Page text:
Interview – Dr. Chris Scott, The World’s Metabolism Guru

Human-body-Human-BodySNI:  Okay…is the human body (i.e. skeletal muscle fibers) ever truly ‘anaerobic’ during what we call ‘anaerobic exercise?’

Dr. Scott: No. Like many living things we are absolutely dependent on and are continuously consuming oxygen at all times. Anaerobic metabolism serves to supplement aerobic metabolism when needed. For example when feats of strength, speed and power are required of muscle tissue.

SNI: If you had to give exercise advice to someone who wanted to lose the most fat mass, would your recommend HIIT or long slow duration endurance training? Why?

Dr. Scott: HIIT would be recommended for weight loss for the simple reason that it costs more. High intensity activities associated with strength, speed and power require aerobic and anaerobic energy expenditures to fuel the exercise periods and aerobic energy expenditure to fuel the recovery from those multiple intense exercise periods. Add this all up and the caloric costs can be substantial as compared to long slow endurance exercise.

SNI: What is the biggest misconception regarding human metabolism?

Dr. Scott: I’m under the impression that aerobic exercise (running or cycling long distances) is being used to explain the physiology of HIIT-types of activity. It is wrong to me that the energy costs of activities that likely contain a large “anaerobic” component are estimated via oxygen uptake measurements. Along these same lines we define an elevated oxygen uptake after aerobic exercise as excess post-exercise oxygen consumption (EPOC). Likewise after a single set of weight lifting a recovery oxygen uptake (EPOC) component is seen. Yet add another set to the previously mentioned weight lifting and the first recovery oxygen uptake component is now considered as part of exercise oxygen uptake, with the second recovery period now assuming the EPOC role (with multiple sets and exercises during resistance training, this format goes on and on and on…).

SNI:  You go to a state fair and you see more fat people than there are chopsticks in a Chinese restaurant convention. Put in the most simple terms, why are Americans so dang fat?

Dr. Scott: My take is our eating habits and many types of behavior associated with eating are the major culprit behind our overweight/obesity problem. Lack of exercise doesn’t help things either.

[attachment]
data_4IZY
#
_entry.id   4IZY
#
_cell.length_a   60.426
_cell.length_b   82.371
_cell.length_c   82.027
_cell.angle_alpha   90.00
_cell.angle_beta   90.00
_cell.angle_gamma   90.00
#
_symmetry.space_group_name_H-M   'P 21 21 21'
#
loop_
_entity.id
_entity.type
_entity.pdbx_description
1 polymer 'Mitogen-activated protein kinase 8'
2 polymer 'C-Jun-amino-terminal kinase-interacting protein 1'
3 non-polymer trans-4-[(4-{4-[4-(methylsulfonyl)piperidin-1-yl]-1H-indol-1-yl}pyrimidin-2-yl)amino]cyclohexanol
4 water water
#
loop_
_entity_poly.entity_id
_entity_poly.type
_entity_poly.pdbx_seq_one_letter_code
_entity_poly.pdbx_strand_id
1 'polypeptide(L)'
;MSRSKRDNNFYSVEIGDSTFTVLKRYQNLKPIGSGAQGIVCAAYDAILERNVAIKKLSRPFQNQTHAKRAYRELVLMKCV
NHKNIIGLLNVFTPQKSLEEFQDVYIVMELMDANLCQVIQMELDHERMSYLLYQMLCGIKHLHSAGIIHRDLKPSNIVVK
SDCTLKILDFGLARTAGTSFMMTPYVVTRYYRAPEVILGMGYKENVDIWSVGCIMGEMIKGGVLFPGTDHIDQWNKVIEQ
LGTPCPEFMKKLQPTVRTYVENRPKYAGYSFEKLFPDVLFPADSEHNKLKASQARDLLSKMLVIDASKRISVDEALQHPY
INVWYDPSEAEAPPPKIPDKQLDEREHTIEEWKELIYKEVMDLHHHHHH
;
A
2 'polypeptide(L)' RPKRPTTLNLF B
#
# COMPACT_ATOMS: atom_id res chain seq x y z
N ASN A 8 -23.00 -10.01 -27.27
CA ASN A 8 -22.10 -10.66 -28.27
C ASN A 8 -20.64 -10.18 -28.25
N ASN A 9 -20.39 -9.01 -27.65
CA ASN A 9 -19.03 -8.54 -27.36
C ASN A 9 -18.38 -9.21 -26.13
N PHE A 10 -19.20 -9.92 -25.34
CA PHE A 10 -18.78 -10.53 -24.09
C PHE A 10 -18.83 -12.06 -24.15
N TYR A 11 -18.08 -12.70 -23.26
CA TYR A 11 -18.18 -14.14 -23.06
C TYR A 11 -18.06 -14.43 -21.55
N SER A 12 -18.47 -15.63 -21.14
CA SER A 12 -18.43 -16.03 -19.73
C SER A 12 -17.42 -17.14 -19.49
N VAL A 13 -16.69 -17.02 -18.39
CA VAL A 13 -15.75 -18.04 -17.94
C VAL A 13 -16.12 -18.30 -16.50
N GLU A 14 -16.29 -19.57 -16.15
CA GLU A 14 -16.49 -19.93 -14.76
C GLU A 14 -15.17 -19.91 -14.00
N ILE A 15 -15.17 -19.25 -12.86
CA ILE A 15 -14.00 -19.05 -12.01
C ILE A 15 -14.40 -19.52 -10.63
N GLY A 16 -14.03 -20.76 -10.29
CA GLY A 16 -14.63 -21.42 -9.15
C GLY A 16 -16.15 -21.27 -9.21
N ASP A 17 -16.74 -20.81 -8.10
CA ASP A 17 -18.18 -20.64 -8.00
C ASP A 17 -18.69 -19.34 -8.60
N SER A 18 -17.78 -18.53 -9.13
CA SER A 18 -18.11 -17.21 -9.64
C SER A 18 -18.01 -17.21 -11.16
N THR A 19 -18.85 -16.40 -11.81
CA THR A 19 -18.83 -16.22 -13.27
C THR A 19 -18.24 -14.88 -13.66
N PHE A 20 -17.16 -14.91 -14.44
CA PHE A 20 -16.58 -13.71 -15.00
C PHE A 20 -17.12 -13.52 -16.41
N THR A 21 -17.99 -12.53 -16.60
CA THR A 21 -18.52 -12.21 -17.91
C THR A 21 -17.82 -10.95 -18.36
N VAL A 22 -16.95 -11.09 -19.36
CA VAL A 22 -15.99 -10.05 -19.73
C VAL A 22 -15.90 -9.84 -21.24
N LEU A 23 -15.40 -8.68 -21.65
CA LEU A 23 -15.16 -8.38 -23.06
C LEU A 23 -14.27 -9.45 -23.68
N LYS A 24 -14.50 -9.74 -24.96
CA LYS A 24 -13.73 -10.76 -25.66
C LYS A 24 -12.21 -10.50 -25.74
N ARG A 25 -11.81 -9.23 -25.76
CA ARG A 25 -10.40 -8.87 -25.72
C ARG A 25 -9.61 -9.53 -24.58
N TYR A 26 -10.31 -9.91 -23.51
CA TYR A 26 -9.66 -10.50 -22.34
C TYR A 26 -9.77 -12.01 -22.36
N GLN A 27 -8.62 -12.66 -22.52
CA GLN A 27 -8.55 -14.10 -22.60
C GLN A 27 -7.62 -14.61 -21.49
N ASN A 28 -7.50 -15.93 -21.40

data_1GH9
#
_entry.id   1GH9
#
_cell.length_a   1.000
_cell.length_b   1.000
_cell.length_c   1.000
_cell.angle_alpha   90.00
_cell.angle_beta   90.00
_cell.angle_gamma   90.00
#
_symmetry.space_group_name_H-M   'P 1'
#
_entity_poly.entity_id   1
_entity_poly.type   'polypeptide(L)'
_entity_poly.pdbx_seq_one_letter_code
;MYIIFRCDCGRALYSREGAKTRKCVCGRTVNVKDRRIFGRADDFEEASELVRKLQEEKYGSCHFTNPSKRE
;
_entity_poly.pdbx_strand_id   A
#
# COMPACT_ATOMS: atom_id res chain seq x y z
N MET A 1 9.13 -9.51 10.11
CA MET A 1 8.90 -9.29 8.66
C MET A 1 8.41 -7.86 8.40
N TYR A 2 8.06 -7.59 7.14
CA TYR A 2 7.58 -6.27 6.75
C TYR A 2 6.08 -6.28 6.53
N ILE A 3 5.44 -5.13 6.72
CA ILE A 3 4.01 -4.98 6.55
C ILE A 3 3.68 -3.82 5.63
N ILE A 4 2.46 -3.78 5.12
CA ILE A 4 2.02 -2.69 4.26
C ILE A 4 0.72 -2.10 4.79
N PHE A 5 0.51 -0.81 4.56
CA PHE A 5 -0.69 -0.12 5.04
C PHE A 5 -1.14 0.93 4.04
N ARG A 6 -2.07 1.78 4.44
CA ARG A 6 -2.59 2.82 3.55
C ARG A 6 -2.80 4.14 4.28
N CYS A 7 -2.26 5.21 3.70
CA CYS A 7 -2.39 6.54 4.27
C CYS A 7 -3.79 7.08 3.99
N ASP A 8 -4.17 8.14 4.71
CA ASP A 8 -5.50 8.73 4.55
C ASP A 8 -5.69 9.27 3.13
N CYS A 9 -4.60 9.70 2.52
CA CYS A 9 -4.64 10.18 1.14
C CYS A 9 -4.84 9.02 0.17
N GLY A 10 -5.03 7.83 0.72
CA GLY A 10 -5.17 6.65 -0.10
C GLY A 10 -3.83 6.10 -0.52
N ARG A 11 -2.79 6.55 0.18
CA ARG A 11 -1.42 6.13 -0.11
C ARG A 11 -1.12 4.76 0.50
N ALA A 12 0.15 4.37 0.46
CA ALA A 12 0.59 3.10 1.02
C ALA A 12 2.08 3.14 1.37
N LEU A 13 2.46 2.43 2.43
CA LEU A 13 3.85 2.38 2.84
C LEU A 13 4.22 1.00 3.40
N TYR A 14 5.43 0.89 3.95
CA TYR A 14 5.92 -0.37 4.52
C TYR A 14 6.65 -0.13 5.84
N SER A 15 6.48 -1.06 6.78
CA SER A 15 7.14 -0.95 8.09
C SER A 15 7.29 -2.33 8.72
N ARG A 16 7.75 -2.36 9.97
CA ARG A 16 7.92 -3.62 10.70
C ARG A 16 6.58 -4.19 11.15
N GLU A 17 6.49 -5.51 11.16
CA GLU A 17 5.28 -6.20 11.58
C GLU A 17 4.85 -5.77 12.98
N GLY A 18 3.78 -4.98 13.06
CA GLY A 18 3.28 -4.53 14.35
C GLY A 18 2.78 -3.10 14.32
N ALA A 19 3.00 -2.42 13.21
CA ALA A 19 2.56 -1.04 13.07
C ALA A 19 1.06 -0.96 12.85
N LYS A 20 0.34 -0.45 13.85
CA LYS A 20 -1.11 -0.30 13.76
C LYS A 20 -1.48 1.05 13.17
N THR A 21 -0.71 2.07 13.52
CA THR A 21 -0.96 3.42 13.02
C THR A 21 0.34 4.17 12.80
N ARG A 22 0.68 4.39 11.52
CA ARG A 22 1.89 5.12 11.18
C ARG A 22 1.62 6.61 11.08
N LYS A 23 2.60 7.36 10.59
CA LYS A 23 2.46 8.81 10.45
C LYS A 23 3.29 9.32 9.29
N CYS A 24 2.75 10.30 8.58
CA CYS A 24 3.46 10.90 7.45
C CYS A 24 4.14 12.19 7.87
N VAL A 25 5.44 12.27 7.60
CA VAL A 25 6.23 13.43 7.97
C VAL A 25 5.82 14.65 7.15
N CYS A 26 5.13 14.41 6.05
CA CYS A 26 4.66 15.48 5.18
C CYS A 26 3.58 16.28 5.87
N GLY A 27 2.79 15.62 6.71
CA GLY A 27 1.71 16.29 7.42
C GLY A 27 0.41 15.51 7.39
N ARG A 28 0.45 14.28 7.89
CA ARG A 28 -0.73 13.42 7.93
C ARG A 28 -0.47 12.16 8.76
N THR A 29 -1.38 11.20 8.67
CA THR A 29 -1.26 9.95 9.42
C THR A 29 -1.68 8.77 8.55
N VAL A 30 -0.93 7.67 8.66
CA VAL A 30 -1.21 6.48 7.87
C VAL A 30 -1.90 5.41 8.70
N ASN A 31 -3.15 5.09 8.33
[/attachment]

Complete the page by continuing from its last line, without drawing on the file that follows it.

SNI:  Does your body process calories consumed in the evening versus the morning?

Dr. Scott: Circadium rhythms are real, with the possibility of having a multitude of effects on how different foods are processed over a 24-hr period. It’s also likely to be highly independent, being different among different people.

SNI’s Bonus fun question: If you could have superhero powers, what would they be and why?! I was always a fan of Spiderman. But after watching the Green Lantern (which was not that great of a movie) I got to thinking, “man, if I could have a ring that could create anything I could think up in my imagination…well, I’ll take one please”.

Christopher Scott PhD is an Associate Professor at the University of Southern Maine. Burrr..sounds cold.  Chris has spent considerable time as a working exercise physiologist: as a Research Associate at the Cooper Institute for Aerobic Research in Dallas, TX and in clinical medicine with two cardiology and pulmonary practices.  In his 9 years as a professor Chris has taught 15 classes within the College of Nursing and Exercise, Health and Sports Sciences Department. He is the sole author of a textbook on the subject: “A Primer for the Exercise and Nutrition Sciences: Thermodynamics, Bioenergetics, Metabolism” (Human Press, 2008). In a 5-star ranking this textbook was recommended for “…its exposition of the thermodynamics of living systems and in particular for its renewed emphasis on the idea that matter and energy changes are largely driven by gradients. We found Chapter 10 most instructive due to the quantitative perspectives on both the enthalpy and entropy changes in glycolysis. Most standard texts deal only with Gibbs free energy changes with the result that it is not obvious where the energy for ATP synthesis comes from during this process. Scott makes it clear in Table 10.1 that entropy changes are important. In addition, the concluding deliberations on energy expenditures during different physiological states are thought-provoking.” His BS was from Springfield College, MS from the University of Arizona and he holds a PhD in Zoology and Physiology from the University of Wyoming.